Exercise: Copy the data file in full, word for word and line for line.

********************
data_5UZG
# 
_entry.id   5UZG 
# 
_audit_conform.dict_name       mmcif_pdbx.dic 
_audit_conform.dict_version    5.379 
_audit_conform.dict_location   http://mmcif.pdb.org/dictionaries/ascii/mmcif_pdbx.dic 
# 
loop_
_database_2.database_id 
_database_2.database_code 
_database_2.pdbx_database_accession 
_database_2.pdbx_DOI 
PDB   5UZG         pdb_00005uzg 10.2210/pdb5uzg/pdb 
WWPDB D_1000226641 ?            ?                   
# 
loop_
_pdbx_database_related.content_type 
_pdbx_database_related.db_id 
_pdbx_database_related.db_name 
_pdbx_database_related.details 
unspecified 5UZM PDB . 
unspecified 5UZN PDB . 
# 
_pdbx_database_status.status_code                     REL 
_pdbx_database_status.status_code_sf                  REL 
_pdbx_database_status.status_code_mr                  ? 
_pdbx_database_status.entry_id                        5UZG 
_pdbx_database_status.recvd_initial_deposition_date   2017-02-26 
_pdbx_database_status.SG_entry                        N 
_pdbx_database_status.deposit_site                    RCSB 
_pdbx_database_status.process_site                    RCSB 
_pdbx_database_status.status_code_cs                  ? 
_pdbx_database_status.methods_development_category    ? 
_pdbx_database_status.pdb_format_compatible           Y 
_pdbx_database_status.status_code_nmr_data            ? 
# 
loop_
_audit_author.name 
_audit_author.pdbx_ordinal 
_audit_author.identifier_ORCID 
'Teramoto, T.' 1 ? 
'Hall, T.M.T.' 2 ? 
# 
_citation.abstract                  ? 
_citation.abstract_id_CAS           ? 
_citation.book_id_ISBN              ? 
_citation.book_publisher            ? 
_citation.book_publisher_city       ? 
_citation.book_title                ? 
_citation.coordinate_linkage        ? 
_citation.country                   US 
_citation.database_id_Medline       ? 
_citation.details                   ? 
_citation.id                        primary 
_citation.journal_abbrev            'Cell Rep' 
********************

data_5UZG
# 
_entry.id   5UZG 
# 
_audit_conform.dict_name       mmcif_pdbx.dic 
_audit_conform.dict_version    5.379 
_audit_conform.dict_location   http://mmcif.pdb.org/dictionaries/ascii/mmcif_pdbx.dic 
# 
loop_
_database_2.database_id 
_database_2.database_code 
_database_2.pdbx_database_accession 
_database_2.pdbx_DOI 
PDB   5UZG         pdb_00005uzg 10.2210/pdb5uzg/pdb 
WWPDB D_1000226641 ?            ?                   
# 
loop_
_pdbx_database_related.content_type 
_pdbx_database_related.db_id 
_pdbx_database_related.db_name 
_pdbx_database_related.details 
unspecified 5UZM PDB . 
unspecified 5UZN PDB . 
# 
_pdbx_database_status.status_code                     REL 
_pdbx_database_status.status_code_sf                  REL 
_pdbx_database_status.status_code_mr                  ? 
_pdbx_database_status.entry_id                        5UZG 
_pdbx_database_status.recvd_initial_deposition_date   2017-02-26 
_pdbx_database_status.SG_entry                        N 
_pdbx_database_status.deposit_site                    RCSB 
_pdbx_database_status.process_site                    RCSB 
_pdbx_database_status.status_code_cs                  ? 
_pdbx_database_status.methods_development_category    ? 
_pdbx_database_status.pdb_format_compatible           Y 
_pdbx_database_status.status_code_nmr_data            ? 
# 
loop_
_audit_author.name 
_audit_author.pdbx_ordinal 
_audit_author.identifier_ORCID 
'Teramoto, T.' 1 ? 
'Hall, T.M.T.' 2 ? 
# 
_citation.abstract                  ? 
_citation.abstract_id_CAS           ? 
_citation.book_id_ISBN              ? 
_citation.book_publisher            ? 
_citation.book_publisher_city       ? 
_citation.book_title                ? 
_citation.coordinate_linkage        ? 
_citation.country                   US 
_citation.database_id_Medline       ? 
_citation.details                   ? 
_citation.id                        primary 
_citation.journal_abbrev            'Cell Rep' 